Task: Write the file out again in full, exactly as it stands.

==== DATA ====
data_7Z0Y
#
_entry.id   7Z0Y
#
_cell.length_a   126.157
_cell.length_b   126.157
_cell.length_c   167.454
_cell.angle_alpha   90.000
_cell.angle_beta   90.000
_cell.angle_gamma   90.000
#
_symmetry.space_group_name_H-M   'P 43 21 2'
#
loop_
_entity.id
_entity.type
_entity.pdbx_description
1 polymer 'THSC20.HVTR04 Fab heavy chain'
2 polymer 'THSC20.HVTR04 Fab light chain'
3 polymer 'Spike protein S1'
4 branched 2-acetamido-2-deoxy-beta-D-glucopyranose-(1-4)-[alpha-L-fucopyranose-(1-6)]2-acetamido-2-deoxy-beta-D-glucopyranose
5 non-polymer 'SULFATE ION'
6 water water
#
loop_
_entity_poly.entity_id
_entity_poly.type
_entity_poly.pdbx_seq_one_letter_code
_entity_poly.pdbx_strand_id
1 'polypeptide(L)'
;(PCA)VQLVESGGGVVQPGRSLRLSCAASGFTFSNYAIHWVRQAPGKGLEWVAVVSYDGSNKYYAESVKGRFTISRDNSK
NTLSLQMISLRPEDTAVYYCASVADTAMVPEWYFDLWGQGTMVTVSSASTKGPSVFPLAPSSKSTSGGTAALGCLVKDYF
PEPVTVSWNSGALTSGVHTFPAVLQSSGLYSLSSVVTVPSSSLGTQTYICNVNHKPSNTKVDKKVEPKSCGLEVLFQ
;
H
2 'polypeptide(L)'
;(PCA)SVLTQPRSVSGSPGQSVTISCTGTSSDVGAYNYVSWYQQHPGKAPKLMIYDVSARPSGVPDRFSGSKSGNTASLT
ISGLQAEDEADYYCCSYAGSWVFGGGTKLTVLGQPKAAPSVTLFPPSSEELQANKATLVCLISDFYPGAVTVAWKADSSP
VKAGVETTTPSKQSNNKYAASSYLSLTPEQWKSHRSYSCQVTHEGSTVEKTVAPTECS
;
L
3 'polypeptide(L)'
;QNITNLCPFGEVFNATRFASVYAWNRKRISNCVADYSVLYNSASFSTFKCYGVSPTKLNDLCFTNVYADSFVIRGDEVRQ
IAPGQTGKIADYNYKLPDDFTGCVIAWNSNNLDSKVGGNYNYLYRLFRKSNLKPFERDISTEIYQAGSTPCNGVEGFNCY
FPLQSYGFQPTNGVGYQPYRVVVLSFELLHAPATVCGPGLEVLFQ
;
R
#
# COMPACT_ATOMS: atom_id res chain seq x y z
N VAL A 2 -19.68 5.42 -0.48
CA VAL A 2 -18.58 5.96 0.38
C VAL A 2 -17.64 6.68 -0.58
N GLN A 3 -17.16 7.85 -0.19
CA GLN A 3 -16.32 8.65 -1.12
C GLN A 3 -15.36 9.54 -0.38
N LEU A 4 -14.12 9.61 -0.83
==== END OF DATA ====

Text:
data_7Z0Y
#
_entry.id   7Z0Y
#
_cell.length_a   126.157
_cell.length_b   126.157
_cell.length_c   167.454
_cell.angle_alpha   90.000
_cell.angle_beta   90.000
_cell.angle_gamma   90.000
#
_symmetry.space_group_name_H-M   'P 43 21 2'
#
loop_
_entity.id
_entity.type
_entity.pdbx_description
1 polymer 'THSC20.HVTR04 Fab heavy chain'
2 polymer 'THSC20.HVTR04 Fab light chain'
3 polymer 'Spike protein S1'
4 branched 2-acetamido-2-deoxy-beta-D-glucopyranose-(1-4)-[alpha-L-fucopyranose-(1-6)]2-acetamido-2-deoxy-beta-D-glucopyranose
5 non-polymer 'SULFATE ION'
6 water water
#
loop_
_entity_poly.entity_id
_entity_poly.type
_entity_poly.pdbx_seq_one_letter_code
_entity_poly.pdbx_strand_id
1 'polypeptide(L)'
;(PCA)VQLVESGGGVVQPGRSLRLSCAASGFTFSNYAIHWVRQAPGKGLEWVAVVSYDGSNKYYAESVKGRFTISRDNSK
NTLSLQMISLRPEDTAVYYCASVADTAMVPEWYFDLWGQGTMVTVSSASTKGPSVFPLAPSSKSTSGGTAALGCLVKDYF
PEPVTVSWNSGALTSGVHTFPAVLQSSGLYSLSSVVTVPSSSLGTQTYICNVNHKPSNTKVDKKVEPKSCGLEVLFQ
;
H
2 'polypeptide(L)'
;(PCA)SVLTQPRSVSGSPGQSVTISCTGTSSDVGAYNYVSWYQQHPGKAPKLMIYDVSARPSGVPDRFSGSKSGNTASLT
ISGLQAEDEADYYCCSYAGSWVFGGGTKLTVLGQPKAAPSVTLFPPSSEELQANKATLVCLISDFYPGAVTVAWKADSSP
VKAGVETTTPSKQSNNKYAASSYLSLTPEQWKSHRSYSCQVTHEGSTVEKTVAPTECS
;
L
3 'polypeptide(L)'
;QNITNLCPFGEVFNATRFASVYAWNRKRISNCVADYSVLYNSASFSTFKCYGVSPTKLNDLCFTNVYADSFVIRGDEVRQ
IAPGQTGKIADYNYKLPDDFTGCVIAWNSNNLDSKVGGNYNYLYRLFRKSNLKPFERDISTEIYQAGSTPCNGVEGFNCY
FPLQSYGFQPTNGVGYQPYRVVVLSFELLHAPATVCGPGLEVLFQ
;
R
#
# COMPACT_ATOMS: atom_id res chain seq x y z
N VAL A 2 -19.68 5.42 -0.48
CA VAL A 2 -18.58 5.96 0.38
C VAL A 2 -17.64 6.68 -0.58
N GLN A 3 -17.16 7.85 -0.19
CA GLN A 3 -16.32 8.65 -1.12
C GLN A 3 -15.36 9.54 -0.38
N LEU A 4 -14.12 9.61 -0.83